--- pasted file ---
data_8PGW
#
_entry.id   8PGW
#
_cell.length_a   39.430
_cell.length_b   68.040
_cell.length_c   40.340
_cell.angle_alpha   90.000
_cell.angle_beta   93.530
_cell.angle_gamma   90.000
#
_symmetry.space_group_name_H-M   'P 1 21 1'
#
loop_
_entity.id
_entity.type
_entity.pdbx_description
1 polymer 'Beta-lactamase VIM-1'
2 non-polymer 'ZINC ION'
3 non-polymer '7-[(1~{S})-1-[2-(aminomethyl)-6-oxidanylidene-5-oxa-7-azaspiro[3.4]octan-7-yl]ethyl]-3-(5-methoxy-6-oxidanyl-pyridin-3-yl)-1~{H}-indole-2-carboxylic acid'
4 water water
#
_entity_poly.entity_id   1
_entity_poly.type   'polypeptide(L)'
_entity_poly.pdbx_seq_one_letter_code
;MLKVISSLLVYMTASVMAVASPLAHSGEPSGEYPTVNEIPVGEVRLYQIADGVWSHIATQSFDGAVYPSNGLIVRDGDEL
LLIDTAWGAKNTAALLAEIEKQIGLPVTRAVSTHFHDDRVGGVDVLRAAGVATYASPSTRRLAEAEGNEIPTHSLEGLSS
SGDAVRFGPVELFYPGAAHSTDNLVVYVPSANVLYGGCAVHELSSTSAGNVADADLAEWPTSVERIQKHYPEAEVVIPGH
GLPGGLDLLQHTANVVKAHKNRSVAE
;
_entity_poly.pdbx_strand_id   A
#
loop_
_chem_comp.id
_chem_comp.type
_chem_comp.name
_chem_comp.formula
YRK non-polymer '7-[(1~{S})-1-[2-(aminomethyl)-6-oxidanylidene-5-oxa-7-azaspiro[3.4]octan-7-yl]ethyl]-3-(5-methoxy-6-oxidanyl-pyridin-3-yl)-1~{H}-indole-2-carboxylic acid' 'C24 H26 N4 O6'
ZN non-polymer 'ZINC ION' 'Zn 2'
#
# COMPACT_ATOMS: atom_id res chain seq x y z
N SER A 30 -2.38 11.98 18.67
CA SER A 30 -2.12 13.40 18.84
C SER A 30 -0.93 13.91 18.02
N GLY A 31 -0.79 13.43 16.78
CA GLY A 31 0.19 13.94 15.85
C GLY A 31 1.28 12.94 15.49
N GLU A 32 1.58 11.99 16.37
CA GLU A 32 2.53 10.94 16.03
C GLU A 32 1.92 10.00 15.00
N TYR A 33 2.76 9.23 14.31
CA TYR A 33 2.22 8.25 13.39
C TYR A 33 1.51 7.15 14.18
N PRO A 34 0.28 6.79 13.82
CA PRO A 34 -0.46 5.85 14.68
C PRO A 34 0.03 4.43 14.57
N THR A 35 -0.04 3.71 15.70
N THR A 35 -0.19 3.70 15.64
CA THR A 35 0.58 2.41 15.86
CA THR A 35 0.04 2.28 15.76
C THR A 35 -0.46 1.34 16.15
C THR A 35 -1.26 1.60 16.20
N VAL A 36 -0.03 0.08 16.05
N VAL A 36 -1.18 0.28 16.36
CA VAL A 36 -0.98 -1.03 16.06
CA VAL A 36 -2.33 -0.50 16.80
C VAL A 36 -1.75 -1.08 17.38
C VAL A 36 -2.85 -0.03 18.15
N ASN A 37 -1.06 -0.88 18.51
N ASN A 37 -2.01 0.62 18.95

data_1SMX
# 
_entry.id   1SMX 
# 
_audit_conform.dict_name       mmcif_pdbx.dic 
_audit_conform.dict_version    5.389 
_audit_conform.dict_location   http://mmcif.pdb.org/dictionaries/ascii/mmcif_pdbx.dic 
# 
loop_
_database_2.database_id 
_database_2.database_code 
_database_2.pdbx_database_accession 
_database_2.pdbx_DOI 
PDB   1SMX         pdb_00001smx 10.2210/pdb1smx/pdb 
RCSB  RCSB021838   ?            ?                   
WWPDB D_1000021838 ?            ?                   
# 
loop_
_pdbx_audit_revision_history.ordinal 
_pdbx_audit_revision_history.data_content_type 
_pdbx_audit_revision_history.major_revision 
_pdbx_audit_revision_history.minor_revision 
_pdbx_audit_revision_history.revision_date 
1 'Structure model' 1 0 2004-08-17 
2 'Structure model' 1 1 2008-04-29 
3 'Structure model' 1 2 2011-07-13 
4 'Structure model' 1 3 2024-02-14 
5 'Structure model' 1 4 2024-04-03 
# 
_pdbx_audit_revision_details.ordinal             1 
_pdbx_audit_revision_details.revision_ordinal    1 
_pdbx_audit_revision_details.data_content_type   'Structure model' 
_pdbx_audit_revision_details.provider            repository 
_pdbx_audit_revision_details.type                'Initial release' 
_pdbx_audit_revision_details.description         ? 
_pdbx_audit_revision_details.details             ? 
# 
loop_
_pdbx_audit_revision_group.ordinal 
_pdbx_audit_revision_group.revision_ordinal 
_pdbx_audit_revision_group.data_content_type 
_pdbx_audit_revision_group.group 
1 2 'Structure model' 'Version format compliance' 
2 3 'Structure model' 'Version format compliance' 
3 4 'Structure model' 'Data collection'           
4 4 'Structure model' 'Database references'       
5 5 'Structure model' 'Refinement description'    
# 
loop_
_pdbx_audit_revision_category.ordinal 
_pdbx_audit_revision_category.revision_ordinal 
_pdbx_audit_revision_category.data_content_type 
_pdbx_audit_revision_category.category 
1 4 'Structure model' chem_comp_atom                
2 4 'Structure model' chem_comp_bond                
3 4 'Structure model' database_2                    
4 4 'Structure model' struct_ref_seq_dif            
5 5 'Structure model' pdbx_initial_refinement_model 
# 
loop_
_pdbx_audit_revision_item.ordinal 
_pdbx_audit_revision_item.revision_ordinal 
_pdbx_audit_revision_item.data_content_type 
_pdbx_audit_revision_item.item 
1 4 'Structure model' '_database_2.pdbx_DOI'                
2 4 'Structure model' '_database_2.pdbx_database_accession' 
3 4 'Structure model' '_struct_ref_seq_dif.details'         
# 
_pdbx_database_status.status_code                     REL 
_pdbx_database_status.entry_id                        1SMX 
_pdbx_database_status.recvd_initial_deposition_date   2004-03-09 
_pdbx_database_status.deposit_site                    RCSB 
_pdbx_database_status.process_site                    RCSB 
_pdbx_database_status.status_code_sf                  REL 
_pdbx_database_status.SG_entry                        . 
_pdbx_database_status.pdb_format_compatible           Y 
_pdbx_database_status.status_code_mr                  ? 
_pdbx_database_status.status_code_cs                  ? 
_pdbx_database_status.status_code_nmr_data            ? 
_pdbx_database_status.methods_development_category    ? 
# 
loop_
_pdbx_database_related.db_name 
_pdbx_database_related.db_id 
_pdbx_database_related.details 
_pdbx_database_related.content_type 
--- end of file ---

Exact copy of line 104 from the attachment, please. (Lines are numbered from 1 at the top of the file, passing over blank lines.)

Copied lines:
_pdbx_audit_revision_details.type                'Initial release' 